Tuesday, November 30, 2010
Rockies jump gun with Tulo's new deal
According to the Denver Post, Troy Tulowitzki has a massive new deal that keeps him under contract through 2020(!).
Which is notable because (among other reasons) Tulowitzki already had a deal that tied him to the Rockies through 2014.
Jeff Passan thinks it's a lousy deal for everybody. Tulowitzki, because he can't choose who he wants to play for after 2014 (or, indeed, for a long while after 2014). Further:
If this deal is bad for Tulowitzki, it’s ill-conceived and unconscionable for a Rockies team that knows what long-term, big-money contracts do to franchises with middling budgets: cripple them. And even if Tulowitzki is the anti-Mike Hampton(notes), and even if he can stay healthy like Todd Helton(notes) couldn’t, and even if he is the do-everything, all-world, good-guy shortstop, heir to Derek Jeter(notes), he still leaves the Rockies in a compromised position: with limited money to spend on the other pieces and parts that would comprise an annual contender.
The Rockies operate with a payroll of around $80 million. Last year, it was $5 million more, the year before $3 million less. Tulowitzki’s contract extension adds six years and $119 million onto the end of his current deal, which, including a 2014 option, was to pay him $38.75 million. So, starting in 2015, when Tulowitzki will be 30, the Rockies will give him nearly $20 million a year.
“If there’s a guy to spend a quarter of your payroll on, he’s it,” said a GM of a low-revenue team, “but you just don’t spend a quarter of your payroll on anyone. Period.”
Passan's making an assumption that I can't make.
2015 is five years away. I think it's fairly safe to assume that the Rockies will not have an $80 million payroll in 2015. As Passan notes, it was $85 million this season. As long as the Rockies remain competitive, we should expect their payroll to trend upward as revenues (and salaries) do the same. Actually, it should be more than mildly surprising if the Rockies' payroll doesn't top $100 million in 2015.
For the sake of comparison, let's look at the Twins. Their payroll this season was close to $100 million, and next year they'll begin paying Joe Mauer $23 million annually through 2018. Have you heard many baseball wondering how the Twins will remain competitive while devoting roughly a fifth of their payroll to just one player?
I haven't. The overwhelming consensus was that the Twins had to keep Mauer, whatever the cost (and he, like Tulowitzki, probably could have gotten even more if he'd waited for free agency).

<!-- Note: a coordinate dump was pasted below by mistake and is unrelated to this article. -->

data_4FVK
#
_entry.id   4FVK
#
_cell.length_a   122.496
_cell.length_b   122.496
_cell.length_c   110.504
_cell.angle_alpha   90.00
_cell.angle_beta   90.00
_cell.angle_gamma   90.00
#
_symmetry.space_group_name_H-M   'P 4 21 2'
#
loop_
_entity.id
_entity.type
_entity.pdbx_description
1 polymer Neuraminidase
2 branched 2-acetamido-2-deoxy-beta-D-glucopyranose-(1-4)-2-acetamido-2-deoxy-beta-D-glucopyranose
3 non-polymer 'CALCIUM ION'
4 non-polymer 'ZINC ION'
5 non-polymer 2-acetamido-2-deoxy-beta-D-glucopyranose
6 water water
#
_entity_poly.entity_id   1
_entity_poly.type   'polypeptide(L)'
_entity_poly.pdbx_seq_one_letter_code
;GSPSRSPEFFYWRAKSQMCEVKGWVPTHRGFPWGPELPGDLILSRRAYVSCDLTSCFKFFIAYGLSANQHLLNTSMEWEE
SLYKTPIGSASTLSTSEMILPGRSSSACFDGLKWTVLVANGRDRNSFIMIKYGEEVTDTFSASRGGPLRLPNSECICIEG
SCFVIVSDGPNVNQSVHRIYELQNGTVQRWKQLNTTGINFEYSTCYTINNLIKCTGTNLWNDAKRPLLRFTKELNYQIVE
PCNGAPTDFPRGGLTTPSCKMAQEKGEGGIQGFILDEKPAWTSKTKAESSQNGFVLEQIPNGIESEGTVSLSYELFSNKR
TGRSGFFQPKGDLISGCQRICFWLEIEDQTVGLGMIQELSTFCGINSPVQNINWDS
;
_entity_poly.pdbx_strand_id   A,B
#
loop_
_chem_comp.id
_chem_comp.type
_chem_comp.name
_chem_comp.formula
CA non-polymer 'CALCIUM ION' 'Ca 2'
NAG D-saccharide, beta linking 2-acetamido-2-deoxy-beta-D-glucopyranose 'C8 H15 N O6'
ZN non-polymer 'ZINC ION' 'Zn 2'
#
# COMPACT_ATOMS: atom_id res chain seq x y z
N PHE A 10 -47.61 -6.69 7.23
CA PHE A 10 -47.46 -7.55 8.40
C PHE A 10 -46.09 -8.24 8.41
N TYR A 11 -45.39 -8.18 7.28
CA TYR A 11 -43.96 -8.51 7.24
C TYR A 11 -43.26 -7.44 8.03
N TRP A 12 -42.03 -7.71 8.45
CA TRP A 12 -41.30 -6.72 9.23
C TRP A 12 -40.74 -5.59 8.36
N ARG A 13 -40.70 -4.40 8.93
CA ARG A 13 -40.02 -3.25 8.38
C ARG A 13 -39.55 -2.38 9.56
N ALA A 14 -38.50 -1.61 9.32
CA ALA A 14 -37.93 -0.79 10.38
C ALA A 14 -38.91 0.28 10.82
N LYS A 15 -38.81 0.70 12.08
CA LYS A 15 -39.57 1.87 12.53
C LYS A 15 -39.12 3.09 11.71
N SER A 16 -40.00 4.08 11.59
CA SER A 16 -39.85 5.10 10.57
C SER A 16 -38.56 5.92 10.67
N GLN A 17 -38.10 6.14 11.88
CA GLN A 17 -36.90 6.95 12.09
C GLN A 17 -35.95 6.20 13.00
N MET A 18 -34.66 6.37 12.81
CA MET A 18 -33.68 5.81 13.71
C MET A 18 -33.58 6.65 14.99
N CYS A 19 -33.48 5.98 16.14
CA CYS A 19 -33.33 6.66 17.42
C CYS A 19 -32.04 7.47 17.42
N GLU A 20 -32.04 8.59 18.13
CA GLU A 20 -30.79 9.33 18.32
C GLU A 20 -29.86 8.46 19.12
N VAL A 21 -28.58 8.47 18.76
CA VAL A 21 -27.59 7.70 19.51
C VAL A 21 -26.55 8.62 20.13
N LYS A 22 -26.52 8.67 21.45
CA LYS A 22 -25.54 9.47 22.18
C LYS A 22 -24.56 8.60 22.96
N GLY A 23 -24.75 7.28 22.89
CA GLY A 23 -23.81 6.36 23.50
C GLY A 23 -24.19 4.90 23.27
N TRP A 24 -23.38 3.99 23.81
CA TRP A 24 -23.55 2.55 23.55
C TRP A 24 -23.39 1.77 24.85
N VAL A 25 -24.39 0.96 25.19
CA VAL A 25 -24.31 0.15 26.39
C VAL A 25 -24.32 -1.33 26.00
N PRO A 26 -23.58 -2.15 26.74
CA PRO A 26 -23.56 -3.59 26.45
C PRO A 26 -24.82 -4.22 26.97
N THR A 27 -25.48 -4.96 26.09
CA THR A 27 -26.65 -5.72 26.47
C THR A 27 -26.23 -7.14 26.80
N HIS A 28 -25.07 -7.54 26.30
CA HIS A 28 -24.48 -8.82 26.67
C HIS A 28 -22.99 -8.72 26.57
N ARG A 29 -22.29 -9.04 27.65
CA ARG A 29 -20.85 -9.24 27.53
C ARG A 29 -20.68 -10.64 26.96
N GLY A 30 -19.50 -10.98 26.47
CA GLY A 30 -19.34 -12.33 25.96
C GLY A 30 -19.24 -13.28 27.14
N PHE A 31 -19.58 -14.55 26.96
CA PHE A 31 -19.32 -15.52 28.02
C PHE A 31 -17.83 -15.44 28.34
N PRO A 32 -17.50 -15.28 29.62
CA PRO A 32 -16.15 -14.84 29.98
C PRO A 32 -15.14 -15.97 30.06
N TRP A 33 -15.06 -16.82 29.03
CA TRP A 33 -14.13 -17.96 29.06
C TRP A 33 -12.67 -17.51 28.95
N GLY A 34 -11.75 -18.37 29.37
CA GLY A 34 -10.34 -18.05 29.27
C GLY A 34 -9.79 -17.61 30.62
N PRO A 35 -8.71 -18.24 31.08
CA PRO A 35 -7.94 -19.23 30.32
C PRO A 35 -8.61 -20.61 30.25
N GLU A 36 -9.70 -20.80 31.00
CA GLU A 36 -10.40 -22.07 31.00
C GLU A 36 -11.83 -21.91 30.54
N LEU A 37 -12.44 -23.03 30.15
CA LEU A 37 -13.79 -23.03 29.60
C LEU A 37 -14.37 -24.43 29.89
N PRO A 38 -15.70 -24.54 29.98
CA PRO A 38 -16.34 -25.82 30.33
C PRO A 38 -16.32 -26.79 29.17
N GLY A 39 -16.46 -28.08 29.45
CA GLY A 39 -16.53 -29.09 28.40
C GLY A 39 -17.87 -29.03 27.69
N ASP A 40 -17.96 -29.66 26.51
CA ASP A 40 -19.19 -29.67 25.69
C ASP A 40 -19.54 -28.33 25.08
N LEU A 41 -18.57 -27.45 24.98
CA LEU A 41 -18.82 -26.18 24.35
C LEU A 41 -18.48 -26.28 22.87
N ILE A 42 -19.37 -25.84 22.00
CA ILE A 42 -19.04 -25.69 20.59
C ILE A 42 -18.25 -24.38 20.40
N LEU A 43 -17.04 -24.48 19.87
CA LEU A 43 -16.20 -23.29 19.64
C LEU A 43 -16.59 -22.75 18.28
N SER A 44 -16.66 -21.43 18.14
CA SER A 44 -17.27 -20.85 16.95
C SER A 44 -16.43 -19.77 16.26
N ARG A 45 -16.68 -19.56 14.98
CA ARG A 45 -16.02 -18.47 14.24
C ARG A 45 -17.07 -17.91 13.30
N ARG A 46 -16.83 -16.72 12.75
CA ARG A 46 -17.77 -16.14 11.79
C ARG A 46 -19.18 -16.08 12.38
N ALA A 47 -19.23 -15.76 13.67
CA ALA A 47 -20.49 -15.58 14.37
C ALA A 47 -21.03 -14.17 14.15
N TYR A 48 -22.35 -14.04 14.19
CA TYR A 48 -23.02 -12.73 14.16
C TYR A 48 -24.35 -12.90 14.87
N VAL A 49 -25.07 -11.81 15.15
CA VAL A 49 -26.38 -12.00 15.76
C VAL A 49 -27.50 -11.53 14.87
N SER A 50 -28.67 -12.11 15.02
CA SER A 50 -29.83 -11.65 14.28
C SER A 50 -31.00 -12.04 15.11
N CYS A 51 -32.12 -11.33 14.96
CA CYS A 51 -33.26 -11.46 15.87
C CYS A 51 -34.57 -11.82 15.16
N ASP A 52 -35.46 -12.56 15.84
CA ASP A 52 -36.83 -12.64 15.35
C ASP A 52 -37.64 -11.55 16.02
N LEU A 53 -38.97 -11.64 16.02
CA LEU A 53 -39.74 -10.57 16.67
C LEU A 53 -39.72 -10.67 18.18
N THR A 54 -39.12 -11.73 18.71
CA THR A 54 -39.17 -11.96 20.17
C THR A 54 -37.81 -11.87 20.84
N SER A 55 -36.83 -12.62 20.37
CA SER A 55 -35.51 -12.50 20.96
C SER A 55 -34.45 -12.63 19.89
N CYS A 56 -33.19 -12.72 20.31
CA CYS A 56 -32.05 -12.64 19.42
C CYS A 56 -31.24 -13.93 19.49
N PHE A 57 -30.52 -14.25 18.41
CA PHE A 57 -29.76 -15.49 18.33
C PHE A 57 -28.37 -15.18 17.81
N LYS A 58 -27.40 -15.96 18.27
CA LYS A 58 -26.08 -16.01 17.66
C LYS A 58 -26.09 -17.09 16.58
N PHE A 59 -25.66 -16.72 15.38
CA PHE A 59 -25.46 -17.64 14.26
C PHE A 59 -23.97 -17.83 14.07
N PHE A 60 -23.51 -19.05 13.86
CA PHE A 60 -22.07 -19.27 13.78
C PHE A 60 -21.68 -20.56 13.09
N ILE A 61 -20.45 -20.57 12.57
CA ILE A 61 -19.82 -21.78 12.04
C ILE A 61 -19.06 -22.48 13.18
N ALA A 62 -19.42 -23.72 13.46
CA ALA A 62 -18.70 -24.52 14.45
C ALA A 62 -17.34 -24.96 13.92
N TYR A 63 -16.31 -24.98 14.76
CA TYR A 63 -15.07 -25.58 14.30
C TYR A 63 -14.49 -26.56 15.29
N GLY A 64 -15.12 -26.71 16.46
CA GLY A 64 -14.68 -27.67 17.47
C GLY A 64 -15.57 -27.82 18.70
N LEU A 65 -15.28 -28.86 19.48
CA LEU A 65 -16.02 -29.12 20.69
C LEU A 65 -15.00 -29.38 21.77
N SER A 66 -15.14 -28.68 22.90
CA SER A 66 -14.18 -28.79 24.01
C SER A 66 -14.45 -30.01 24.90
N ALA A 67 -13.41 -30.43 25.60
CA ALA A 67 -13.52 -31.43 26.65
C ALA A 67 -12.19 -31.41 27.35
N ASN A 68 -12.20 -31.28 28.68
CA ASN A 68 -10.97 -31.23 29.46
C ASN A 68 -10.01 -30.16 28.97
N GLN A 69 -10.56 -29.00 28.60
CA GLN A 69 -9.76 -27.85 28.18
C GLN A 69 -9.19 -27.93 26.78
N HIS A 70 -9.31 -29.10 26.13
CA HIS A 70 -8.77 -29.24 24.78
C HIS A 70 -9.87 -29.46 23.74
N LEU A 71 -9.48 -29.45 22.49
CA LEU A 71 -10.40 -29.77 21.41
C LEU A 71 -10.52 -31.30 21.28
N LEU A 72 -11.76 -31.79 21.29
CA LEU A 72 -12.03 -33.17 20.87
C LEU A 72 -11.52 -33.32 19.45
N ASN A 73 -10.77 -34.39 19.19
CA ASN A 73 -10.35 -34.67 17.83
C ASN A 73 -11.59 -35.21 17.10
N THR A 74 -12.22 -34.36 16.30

So I'm not convinced that the math is a real problem.
There might be one, though. Passan:
So as the Rockies celebrate Tulowitzki’s new deal, they do so knowing that Ubaldo Jimenez is now likely to leave after the 2014 season. And that Carlos Gonzalez, a Scott Boras client, is certain to do so. And that rather than waiting until 2014 to figure out where to spend their money, the team went all-in on a player who has missed significant time in two of his four seasons because of injuries.
There's absolutely no telling if Jimenez will still be a great pitcher, four years from now. Gonzalez, though he's had just one great season, is a better bet. But the Rockies probably figure a superstar Boras client is going somewhere else, regardless.
If you're going to throw a truckload of cash at one of these guys, Tulowitzki is probably the one. Still, the timing does seem odd. Before this new deal, the Rockies had already locked him up through 2014. If they'd waited until a year from now, or two years from now, would the price have been significantly higher for a super-extension?
Today, the two most valuable commodities in the majors are probably Tulowitzki and Evan Longoria, both of them young, both of them outstanding both offensively and defensively. Longoria's locked up through his Age 30 season, for another $42 million. Tulowitzki's locked up through his Age 35 season, for another $158 million.
Apples and oranges, mostly. We all know that Longoria's contract is exceptionally team-friendly (though it didn't look quite so extreme when Longoria agreed to the deal, while still in the minor leagues). We might not see its likes again.
Still, the Rockies are assuming an enormous amount of risk here. As long as Tulowitzki's healthy, he'll probably be worth his salary for most of the next decade. If he's playing well and the Rockies weren't foolish enough to give him a strong no-trade clause, they can always trade him if it's time to rebuild. If he's not playing well, though? As Passan notes, the Rockies were exceptionally fortunate to reach the playoffs while carrying Todd Helton's salary. They might not be so fortunate again.
Clearly, Rockies management believes they've seen enough to know enough. There's actually a pretty good chance that they're right about him. It's just not clear what gathering information for another year or two would have cost them.